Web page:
Heyday is the latest company betting it can help small sellers on Amazon become big businesses.
A San Francisco-based company called Heyday has raised $175 million from General Catalyst, Khosla Ventures and other investors to buy, launch and grow Amazon businesses.
It’s the latest company rushing to bet on Amazon’s third-party sellers, which now generate roughly 60% of its product sales, up from 3% in 1999 and 30% in 2008. While these sellers from the backbone of the largest e-commerce marketplace in the nation, most of them remain small. Deep-pocketed investors have spotted an opportunity to roll up dozens or hundreds of Amazon-native brands, pool resources and invest behind them to goose sales and profits. The largest acquirer of Amazon third-party sellers is Thrasio, which has raised over $500 million and was valued at $1 billion in July. Other companies, like Perch and Boosted Commerce, have also announced significant funding in recent months to pursue Amazon roll-ups.
Heyday, which has been operating in stealth since it was started earlier this year, announced on Wednesday it has raised a Series A funding round. Arbor Ventures and executives from Amazon, eBay, PayPal and Magento, including PayPal CEO Mark Britto and former Magento CEO Mark Lavelle, participated in the round.
The company has already acquired and launched several brands in categories like home appliances, furniture and beauty. It expects to generate $20 million of annualized revenue by the end of the year, and cross $200 million of annualized revenue by the end of 2021.
It is building technology to help run its growing portfolio of brands, like figuring out when to ramp up advertising, adjust price and how much inventory to order. It eventually plans to sell this technology to third-party sellers who aren’t interested in selling their business, but want to upgrade their operations.
“You’re going to see brands like Warby Parker now born on Amazon,” says Heyday founder Sebastian Rymarz, who previously worked at Goldman Sachs and TPG.
“We want Heyday to become the place that anyone creating a company or selling on Amazon or other marketplaces comes to,” says Mark Crane, a partner at General Catalyst.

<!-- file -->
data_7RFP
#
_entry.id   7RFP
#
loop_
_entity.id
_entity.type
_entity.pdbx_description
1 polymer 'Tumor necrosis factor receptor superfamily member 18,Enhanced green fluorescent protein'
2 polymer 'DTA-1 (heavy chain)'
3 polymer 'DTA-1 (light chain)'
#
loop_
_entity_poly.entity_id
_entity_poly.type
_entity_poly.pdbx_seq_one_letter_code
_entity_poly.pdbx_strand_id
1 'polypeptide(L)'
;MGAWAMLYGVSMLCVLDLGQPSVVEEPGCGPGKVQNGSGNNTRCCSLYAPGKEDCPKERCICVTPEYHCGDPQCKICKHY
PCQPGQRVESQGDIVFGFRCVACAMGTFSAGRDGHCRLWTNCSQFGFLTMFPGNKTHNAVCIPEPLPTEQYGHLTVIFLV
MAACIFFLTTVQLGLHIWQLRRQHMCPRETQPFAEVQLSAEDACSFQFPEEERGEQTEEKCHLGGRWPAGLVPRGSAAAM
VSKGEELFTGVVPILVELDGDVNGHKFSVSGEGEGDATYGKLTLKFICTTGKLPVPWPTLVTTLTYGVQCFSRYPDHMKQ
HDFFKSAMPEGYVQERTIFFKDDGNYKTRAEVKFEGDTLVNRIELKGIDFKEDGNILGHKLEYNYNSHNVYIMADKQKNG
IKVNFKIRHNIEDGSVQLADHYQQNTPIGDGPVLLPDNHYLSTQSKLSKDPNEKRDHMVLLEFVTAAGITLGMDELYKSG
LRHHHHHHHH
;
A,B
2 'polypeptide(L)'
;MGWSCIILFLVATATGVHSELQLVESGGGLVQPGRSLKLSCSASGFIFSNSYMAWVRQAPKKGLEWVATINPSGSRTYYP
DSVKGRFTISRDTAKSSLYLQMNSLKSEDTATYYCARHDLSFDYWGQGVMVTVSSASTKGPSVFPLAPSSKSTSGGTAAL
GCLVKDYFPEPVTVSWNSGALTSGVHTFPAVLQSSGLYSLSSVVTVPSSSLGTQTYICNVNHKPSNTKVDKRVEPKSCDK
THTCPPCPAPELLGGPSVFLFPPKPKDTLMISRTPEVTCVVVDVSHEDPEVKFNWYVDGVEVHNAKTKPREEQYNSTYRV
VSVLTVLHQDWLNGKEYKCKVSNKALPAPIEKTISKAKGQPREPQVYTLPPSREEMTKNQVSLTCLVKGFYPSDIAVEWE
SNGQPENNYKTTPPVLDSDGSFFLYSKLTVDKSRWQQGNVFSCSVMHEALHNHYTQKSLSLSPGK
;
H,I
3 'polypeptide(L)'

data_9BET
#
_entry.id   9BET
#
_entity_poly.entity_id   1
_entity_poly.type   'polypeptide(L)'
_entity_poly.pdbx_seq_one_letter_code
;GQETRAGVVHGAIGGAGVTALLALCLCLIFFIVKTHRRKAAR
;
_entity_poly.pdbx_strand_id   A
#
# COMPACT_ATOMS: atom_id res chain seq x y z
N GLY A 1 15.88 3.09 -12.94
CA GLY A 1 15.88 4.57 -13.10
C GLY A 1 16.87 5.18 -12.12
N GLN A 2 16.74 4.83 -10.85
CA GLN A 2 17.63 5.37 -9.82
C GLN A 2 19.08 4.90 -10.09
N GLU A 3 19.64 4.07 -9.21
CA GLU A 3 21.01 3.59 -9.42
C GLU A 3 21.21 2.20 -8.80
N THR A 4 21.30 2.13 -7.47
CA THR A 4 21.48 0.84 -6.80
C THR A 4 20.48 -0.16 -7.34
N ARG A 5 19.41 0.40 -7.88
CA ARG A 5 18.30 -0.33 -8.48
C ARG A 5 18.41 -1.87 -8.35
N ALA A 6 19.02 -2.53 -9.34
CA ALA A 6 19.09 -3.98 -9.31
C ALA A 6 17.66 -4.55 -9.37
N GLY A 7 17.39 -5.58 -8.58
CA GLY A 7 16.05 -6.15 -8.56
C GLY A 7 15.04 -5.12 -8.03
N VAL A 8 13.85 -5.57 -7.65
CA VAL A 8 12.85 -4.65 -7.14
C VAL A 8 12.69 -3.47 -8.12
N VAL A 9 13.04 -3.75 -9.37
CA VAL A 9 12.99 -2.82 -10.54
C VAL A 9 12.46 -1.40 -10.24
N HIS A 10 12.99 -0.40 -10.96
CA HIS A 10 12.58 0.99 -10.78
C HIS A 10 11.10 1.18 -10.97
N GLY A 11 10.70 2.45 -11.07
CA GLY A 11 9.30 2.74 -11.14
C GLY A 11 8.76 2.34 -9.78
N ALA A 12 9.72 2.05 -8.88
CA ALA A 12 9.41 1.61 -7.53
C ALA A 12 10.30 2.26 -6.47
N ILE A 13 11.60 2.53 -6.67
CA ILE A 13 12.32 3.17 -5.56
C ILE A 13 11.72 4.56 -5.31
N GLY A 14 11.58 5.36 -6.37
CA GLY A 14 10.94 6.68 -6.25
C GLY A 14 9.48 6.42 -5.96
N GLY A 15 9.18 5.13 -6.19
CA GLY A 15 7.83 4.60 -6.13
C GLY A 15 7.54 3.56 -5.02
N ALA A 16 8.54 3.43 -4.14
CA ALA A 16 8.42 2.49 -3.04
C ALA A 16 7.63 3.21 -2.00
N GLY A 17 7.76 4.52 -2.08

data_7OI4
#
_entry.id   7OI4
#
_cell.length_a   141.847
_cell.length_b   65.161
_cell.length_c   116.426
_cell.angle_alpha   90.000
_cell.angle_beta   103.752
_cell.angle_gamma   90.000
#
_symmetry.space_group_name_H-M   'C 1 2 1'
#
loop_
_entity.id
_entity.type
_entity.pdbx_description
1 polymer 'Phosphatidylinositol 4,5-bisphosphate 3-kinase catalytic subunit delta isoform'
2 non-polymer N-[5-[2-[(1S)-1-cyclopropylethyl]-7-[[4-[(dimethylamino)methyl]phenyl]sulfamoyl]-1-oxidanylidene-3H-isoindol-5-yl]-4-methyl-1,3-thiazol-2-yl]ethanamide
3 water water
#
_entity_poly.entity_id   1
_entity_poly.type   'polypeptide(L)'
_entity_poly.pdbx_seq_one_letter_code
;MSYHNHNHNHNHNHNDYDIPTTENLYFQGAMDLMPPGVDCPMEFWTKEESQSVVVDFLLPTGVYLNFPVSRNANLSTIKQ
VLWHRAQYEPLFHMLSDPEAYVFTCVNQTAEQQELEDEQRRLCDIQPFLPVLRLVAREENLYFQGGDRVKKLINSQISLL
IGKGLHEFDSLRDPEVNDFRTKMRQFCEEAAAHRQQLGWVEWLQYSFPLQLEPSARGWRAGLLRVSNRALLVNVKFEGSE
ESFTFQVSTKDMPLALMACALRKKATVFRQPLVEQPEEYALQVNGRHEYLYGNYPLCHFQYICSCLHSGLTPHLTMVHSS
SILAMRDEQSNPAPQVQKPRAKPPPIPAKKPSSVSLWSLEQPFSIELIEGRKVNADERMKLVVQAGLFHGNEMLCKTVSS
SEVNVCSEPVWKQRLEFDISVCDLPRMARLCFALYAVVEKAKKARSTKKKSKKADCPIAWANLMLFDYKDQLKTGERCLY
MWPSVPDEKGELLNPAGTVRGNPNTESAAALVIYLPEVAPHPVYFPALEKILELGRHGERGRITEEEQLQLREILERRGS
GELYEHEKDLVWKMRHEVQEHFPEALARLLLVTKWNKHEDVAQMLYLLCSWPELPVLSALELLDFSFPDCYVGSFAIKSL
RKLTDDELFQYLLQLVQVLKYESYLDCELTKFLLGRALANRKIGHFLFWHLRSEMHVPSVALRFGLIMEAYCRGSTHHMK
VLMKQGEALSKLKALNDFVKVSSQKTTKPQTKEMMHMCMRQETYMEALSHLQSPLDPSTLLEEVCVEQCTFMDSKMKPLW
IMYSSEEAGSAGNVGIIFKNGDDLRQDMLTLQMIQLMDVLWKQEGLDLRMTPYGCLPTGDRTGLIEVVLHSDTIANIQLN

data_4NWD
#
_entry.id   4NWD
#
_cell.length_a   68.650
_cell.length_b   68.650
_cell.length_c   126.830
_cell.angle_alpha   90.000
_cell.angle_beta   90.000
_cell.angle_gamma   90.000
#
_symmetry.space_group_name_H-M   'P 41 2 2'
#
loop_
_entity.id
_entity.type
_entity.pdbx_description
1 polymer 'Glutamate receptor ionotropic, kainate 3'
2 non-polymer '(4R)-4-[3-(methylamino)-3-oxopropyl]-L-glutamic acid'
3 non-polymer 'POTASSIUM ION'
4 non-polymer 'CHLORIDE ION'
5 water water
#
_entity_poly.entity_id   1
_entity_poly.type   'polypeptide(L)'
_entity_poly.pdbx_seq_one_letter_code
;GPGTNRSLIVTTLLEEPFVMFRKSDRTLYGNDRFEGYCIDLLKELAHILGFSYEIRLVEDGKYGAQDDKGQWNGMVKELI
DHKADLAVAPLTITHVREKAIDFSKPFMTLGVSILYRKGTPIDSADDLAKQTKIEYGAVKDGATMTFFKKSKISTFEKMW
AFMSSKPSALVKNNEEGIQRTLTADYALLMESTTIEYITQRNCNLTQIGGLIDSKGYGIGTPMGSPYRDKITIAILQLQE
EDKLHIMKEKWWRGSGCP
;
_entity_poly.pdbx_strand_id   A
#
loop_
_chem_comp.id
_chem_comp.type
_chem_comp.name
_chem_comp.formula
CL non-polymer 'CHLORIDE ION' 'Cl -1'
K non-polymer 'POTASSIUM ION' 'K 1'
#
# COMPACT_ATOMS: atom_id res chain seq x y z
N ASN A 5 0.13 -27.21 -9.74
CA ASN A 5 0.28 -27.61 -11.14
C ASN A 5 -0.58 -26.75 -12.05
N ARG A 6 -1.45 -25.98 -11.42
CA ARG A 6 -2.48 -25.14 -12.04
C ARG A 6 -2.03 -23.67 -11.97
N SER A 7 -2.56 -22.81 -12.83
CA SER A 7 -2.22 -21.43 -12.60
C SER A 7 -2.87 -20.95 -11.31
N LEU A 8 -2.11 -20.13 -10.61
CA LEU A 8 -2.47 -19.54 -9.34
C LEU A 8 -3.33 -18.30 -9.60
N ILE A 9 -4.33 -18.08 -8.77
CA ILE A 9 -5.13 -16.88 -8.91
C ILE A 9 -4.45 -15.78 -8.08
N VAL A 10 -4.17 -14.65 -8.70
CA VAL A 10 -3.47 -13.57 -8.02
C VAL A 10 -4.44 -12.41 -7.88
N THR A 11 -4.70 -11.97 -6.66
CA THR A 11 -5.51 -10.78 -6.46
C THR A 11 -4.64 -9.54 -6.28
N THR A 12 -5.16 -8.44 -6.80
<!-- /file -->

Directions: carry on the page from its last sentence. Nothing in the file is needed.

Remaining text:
Sebastian Rymarz started Heyday this summer after a six-year stint at Fundbox, a fintech that offers lines of credit to small businesses, and seeing how many entrepreneurs struggled to get working capital they needed to grow. Those who sold on Amazon were often solo entrepreneurs working out of their homes and lacked the capital and technology to scale their businesses to the next level.
“Amazon provides a lot of tools, but there are still some very big gaps,” says Rymarz, 36. “We are building an e-commerce platform to make brands boom on marketplaces like Amazon.”
I am a staff writer at Forbes covering retail. I write about trends impacting the retail industry, the changing way we shop and more. I have been at Forbes since 2013,
I am a staff writer at Forbes covering retail. I write about trends impacting the retail industry, the changing way we shop and more. I have been at Forbes since 2013, first on the markets and investing team and more recently on the billionaires team. In the course of my reporting, I have interviewed the father of Indian gambling, the first female billionaire to enter the space race and the immigrant founder of one of the nation’s most secretive financial upstarts. My work has also appeared in Money Magazine and CNNMoney.com. Tips or story ideas? Email me at [email protected]